Frank Ricci -- a firefighter in New Haven, Conn. -- spent months listening to study tapes as he drove to work and in the evenings, preparing for a promotional test. It was a once-a-decade chance to move up to a command rank in the fire department.
Ricci earned a top score but no promotion.
The city had coded the test takers by race, and of the top 15 scorers, 14 were white and one was Latino. Since there were only 15 vacancies, it looked as though no blacks would be promoted.
After a racially charged debate that stretched over four hearings, the city's civil service board rejected the test scores five years ago and promoted no one.
"To have the city throw it out because you're white or because you're not African American is insulting," Ricci said when he and 19 other firefighters sued the city for racial discrimination.
Something you'll notice over the years is that controversies over the use of quotas in fire department promotions are much more heated than controversies over the quotas that all big city fire departments use in their initial hiring. That's because the applicants/victims of the initial hiring quotas aren't told they are victims, they're just sent a rejection letter. For example, a friend of mine applied to be a Chicago fireman once -- I saw him on the TV news standing in line with hundreds of other guys to take his test. He got rejected, even though he was an Ivy League graduate. I'm not sure that he would have been a great fireman, but it was kind of a joke that he supposedly didn't score over the cutoff.
But what can mere applicants do? Nobody will tell them anything about how they did because they are just random individuals. They're not in the union, they don't know any higher-ups or any clerks, they're nobodies. Whereas firemen who have been waiting for years to be promoted have lots of ways of finding out what their scores were, so they raise a stink.
Their case, scheduled to be argued this month, is the first to come before the Supreme Court under Chief Justice John G. Roberts Jr. that broadly raises the issue of race in the workplace. The outcome could reshape hiring and promotion policies for millions of the nation's public employees -- and possibly for private employers as well.
Roberts, leading a five-justice majority, has made clear that he believes it is time to forbid the use of race as a factor in the government's decisions.
The Obama administration, taking its first stand on race and civil rights, sided with the city officials and said they were justified in dropping the test if it had "gross exclusionary effects on minorities."
I'm shocked, shocked to learn that the Obama Administration isn't on the side of equal treatment under the law, but is instead demanding favors for blacks.
While blacks make up about 31% of New Haven's 221 firefighters, 15% are officers -- eight of the department's 42 lieutenants and one of its 18 captains. ...
What a completely remarkable pattern! I'm sure no other organization in America has fewer blacks the higher the cognitive demands of the position.
These cases highlight a conflict in federal civil rights law.
The Constitution and Title VII of the Civil Rights Act of 1964 say employers may not discriminate against people because of their race. However, employers also have been told they may not use hiring or promotional standards -- including tests -- that have a "disparate impact" on minorities.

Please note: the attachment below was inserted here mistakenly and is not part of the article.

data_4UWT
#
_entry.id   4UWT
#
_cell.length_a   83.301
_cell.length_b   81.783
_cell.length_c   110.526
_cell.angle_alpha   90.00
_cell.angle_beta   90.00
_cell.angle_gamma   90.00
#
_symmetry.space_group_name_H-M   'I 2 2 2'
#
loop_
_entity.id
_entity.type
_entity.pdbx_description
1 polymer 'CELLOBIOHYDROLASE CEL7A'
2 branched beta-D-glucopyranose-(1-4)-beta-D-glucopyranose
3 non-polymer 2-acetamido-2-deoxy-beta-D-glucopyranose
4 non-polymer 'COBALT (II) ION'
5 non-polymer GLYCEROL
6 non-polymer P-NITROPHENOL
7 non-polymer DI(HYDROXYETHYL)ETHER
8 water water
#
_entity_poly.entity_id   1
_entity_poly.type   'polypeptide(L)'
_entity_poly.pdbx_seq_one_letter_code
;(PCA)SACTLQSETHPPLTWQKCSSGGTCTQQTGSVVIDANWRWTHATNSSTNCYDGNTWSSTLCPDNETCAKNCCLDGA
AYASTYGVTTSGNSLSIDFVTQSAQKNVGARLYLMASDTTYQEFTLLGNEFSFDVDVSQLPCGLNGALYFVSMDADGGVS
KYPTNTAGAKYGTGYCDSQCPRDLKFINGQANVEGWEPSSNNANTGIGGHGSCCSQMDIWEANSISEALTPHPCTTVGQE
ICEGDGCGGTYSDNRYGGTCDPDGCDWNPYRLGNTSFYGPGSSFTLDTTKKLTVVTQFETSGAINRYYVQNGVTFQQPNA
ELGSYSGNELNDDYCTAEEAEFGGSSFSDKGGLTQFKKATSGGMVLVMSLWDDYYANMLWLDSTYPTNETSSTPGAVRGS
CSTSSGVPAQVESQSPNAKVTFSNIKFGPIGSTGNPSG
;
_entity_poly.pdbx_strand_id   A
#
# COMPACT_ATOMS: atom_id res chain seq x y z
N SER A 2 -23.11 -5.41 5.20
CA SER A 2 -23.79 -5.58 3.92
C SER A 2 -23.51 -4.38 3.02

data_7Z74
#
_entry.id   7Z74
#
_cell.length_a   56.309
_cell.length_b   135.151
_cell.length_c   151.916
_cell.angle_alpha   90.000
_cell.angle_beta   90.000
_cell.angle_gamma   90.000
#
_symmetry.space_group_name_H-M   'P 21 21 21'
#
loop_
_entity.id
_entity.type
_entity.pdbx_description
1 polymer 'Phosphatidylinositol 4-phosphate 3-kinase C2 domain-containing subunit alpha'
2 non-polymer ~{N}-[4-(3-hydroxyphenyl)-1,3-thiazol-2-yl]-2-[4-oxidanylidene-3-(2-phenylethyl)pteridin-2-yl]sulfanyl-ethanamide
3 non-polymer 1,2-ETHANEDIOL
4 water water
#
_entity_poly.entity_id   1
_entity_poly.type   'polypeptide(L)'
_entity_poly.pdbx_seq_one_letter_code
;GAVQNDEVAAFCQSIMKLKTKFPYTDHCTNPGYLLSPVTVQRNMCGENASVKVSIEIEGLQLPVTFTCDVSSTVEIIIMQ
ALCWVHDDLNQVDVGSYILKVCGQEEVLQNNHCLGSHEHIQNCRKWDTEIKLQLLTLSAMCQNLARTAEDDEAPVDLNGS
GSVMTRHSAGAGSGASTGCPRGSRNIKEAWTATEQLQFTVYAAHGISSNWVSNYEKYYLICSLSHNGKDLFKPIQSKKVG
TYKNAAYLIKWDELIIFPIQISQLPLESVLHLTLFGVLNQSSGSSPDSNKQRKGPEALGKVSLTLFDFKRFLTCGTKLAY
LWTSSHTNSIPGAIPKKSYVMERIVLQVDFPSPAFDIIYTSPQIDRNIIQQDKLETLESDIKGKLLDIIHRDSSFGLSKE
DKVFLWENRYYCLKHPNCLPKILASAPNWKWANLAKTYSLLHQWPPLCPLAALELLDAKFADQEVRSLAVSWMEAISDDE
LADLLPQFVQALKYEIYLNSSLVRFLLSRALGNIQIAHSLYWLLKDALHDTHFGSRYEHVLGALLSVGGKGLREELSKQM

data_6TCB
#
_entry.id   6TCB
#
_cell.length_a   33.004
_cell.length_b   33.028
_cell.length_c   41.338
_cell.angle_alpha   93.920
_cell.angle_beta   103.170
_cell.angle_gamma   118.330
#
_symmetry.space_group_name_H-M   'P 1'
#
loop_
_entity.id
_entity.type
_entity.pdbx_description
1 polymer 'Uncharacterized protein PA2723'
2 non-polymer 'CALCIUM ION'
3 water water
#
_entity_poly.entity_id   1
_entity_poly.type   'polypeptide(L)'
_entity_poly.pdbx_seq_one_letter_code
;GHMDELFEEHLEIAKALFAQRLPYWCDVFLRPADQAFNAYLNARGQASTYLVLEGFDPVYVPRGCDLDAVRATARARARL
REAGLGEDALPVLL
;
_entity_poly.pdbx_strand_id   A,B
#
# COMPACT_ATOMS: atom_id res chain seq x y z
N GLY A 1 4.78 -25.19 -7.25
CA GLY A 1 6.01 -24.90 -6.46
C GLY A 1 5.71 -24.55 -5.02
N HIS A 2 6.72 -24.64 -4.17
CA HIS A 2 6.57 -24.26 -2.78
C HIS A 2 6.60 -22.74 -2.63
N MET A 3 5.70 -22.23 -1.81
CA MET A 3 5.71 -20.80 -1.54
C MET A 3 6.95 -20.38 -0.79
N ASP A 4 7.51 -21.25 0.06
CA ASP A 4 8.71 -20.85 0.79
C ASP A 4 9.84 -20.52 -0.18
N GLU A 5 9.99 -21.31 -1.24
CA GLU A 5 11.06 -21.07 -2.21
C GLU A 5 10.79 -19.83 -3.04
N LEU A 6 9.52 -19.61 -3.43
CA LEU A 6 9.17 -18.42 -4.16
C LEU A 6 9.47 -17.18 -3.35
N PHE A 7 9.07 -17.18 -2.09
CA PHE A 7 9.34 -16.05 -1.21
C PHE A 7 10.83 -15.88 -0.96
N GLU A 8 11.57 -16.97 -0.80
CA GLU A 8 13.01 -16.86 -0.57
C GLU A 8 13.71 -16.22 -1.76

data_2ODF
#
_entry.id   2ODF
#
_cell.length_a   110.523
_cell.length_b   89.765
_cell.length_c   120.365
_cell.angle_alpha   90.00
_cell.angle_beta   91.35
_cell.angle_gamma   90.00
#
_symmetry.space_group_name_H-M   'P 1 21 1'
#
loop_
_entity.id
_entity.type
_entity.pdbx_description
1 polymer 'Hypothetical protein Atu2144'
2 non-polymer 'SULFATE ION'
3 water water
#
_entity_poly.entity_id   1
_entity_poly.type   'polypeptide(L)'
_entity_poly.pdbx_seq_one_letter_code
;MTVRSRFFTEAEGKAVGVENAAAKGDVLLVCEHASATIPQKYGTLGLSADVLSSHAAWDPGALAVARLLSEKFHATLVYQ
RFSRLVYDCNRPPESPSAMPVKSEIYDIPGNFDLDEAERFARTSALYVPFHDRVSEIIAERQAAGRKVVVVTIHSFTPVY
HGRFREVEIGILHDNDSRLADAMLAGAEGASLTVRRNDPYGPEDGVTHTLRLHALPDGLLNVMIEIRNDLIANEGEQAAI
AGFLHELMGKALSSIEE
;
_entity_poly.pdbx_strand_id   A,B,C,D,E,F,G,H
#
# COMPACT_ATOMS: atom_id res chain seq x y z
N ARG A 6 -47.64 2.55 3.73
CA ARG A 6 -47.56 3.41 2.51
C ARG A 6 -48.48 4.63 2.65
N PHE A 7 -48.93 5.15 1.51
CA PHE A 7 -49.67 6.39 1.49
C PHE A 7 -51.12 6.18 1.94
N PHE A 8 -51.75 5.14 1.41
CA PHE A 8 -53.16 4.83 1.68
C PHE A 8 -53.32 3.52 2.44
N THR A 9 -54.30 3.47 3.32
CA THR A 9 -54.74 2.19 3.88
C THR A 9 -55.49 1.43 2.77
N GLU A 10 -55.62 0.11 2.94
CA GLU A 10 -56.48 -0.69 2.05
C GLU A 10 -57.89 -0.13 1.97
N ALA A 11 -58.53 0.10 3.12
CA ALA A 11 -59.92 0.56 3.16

The court adopted this rule in a 1971 case. Congress added it to federal law in 1991. The new provision said employers may not use a job standard that has a "disparate impact on the basis of race" unless it is "required by business necessity." For example, it is not certain that the knowledge tested by the firefighter's exam was required to be a lieutenant in the fire department.
In New Haven, the city's lawyers cited this "disparate impact" rule as their reason for scrapping the test scores in 2004. ...
Payton emphasized that New Haven had not rejected the white firefighters because of their race, but rather rejected the use of the written exam as the sole determinant of who would be promoted.
"New Haven ought to be able to go back to the drawing board," he said, to devise a fairer promotion system.
Yeah, because clearly the problem is totally isolated to New Haven. As we all know, in lots of other cities, officials have figured out ways to promote blacks in fire departments at non-disparate rates without raising the chances of citizens dying horrible flaming deaths. Like in ... oh, well, I'm sure I'll think of them real soon now. There's got to be a few places, right? I mean, at least one?
To be serious, there aren't any. But you aren't supposed to notice that. To notice the Fundamental Constant of Sociology gets you Watsoned out of polite society. So, we're supposed to act like it's a complete surprise every time we run into exactly the same situation.
Yale law professor Drew Days, a former chief of the Justice Department's civil rights division, said he was surprised the justices agreed to hear the case of Ricci vs. DeStefano. Now that they have, he added, a ruling for Ricci "could have very far-reaching consequences because it may well apply to all employers."
Wouldn't that be an implausibly constructive response to the economic crash? To say, okay, well, we've had 40 years of affirmative action, but we can't afford it anymore, so it's time to get serious and just promote on merit? The odds of that happening: one zillion to one.